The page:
Abul Koyair with Brazil shirt
Abul Koyair, of bangladeshi origin and one of the two brothers victimised by the recent so-called anti-terror action by the London police in East London sported a Brazilian football T shirt in a demo that he led over the weekend -  the T shirt had the name “Menezes” written across the back. Menezes was the innocent Brazilian shot dead in the London underground in another anti-terror cock up by the London police. Koyair’s Brazil t-shirt attracts attention and says loudly that shooting innocent people, raiding people’s homes for no good reason and demonising entire communities doesn’t do anything for the “struggle against terror.”

Painstil with butcher's rag

But football symbolism can go badly wrong. After Ghana’s first goal and and at the end of its well earned and tremendous victory over the Czech, one of the Ghanian players pulled out an Israeli flag from his socks and started waving it around in front of the cameras. Bizarre to say the least. It has caused bemusement, bewilderment, anger, interest and a whole host of emotions throughout the world. It has also elicited an apology from the Ghana Football Association.
It transpires that three ( though I can only find two) Ghanian players play for teams in Israel. So why did the player, John Painstil, do it? His association has put it down to his ignorance and naivete. He himself is quoted as saying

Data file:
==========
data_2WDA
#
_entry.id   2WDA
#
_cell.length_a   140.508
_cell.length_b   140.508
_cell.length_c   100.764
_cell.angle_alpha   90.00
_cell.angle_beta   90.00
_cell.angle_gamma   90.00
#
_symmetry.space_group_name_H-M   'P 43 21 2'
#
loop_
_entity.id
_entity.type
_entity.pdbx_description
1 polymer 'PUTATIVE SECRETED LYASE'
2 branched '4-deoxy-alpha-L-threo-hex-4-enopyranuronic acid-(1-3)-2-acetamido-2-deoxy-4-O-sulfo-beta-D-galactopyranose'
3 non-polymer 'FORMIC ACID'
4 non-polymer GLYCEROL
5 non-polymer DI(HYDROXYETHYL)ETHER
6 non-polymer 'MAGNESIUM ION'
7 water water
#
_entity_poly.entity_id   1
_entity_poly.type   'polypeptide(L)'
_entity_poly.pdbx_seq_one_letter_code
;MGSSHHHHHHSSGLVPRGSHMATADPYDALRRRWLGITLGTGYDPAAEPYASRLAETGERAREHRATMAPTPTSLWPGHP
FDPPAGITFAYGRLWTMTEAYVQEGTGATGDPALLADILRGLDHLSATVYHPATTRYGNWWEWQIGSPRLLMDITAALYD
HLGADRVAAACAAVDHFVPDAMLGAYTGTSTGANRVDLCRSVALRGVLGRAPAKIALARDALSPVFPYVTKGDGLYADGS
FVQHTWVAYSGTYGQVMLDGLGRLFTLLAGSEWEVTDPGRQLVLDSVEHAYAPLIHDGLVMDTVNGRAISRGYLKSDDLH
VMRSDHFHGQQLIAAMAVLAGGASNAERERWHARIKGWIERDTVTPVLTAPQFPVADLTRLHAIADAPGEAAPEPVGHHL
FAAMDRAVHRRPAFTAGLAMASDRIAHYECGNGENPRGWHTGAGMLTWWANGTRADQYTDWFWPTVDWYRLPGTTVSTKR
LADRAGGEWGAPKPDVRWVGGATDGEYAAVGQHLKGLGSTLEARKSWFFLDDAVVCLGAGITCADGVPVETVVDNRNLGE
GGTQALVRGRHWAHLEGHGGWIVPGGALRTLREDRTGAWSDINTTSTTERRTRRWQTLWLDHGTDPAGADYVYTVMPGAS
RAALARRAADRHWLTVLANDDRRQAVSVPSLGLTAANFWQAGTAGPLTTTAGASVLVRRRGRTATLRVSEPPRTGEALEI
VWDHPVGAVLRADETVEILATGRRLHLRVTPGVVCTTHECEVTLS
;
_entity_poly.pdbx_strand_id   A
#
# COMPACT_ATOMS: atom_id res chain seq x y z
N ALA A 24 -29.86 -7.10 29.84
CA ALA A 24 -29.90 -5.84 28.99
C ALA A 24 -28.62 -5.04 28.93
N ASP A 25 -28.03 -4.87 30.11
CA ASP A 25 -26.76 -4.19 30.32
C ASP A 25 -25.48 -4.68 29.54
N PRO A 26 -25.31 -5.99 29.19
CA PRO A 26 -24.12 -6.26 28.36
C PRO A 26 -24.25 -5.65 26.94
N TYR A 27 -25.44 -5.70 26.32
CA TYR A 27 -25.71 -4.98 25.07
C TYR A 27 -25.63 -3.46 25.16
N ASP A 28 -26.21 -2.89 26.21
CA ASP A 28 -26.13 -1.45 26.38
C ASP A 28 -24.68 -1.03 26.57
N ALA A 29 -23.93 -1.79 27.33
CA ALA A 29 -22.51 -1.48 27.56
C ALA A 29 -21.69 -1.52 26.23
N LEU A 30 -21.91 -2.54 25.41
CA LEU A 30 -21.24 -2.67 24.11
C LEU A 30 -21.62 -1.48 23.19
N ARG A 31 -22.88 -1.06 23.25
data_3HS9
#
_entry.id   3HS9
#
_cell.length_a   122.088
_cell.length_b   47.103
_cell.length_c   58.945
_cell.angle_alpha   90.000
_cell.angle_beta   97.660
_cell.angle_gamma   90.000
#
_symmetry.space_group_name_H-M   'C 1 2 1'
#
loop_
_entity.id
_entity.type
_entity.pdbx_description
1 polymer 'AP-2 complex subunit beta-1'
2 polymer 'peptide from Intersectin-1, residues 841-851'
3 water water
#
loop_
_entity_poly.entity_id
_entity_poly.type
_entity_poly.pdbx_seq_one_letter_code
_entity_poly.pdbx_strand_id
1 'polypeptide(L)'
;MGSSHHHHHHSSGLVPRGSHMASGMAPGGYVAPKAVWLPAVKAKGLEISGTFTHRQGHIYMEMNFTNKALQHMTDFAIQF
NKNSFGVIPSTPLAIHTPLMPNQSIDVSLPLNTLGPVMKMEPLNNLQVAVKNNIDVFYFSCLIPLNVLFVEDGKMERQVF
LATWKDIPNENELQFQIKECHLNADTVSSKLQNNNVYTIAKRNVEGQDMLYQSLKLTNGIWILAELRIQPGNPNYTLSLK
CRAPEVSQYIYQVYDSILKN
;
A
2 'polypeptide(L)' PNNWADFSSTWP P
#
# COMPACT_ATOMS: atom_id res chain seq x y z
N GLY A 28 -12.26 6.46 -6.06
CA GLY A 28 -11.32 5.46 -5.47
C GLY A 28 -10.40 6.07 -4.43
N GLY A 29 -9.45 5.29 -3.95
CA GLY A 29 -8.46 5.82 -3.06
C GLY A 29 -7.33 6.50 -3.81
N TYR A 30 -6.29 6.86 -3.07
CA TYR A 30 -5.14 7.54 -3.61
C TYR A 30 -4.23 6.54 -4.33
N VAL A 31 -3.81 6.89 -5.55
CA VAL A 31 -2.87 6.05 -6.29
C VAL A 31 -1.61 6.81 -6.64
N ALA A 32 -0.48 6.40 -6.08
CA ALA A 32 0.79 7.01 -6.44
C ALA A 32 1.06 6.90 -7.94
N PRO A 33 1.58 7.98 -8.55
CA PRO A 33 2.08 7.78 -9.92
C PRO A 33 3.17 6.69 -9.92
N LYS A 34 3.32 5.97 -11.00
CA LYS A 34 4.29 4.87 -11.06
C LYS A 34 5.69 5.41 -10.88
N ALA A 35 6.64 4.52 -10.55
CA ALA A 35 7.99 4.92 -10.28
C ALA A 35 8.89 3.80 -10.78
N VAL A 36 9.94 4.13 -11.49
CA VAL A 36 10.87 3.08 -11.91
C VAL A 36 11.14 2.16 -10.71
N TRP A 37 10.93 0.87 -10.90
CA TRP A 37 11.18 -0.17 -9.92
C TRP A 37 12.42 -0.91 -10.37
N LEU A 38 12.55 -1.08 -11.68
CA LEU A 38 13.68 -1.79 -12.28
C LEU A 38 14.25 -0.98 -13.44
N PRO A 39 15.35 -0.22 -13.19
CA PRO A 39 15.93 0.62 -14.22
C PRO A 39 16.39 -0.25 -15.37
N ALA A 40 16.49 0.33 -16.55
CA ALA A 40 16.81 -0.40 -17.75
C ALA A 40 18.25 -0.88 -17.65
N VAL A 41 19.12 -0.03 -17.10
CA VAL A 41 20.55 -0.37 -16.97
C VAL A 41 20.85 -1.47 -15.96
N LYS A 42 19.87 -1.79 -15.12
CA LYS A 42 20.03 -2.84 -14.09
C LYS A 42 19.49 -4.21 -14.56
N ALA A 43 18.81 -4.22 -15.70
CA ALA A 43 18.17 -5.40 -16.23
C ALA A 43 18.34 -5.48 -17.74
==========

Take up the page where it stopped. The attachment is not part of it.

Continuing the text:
“I love your country,” Pantsil told Israeli reporters after the game. “You’ve done everything for me, and thanks to you I made it to the World Cup. So I wanted to bring you some happiness in return.”

Aww. How sweet, don’t you think? Except it doesn’t quite ring true if we read what Assaf Geffen writes in Haaretz online about the treatment faced by Africans in Israel:

For example Paintsil’s fellow countrymen, and other Africans, may not have lifted the Israeli flag but have been working here for years, and are subjected to inhuman treatment from us. Paintsil’s partner was no exception - she was deported before being allowed back after someone at Maccabi Tel Aviv made a phone call. Paintsil and other African players receive VIP treatment from Israeli fans, including monkey calls and thrown bananas.

But perhaps there was a rational objective behind this stupid act - there are rumours that he was to be kicked out of his club in Tel Aviv. Now that the Israeli sports minister has thanked him and his team also has had to make a positive statement, the gesture might have been some kind of calculated insurance policy? And no doubt his partner will get the red carpet treatment at the airport from now on?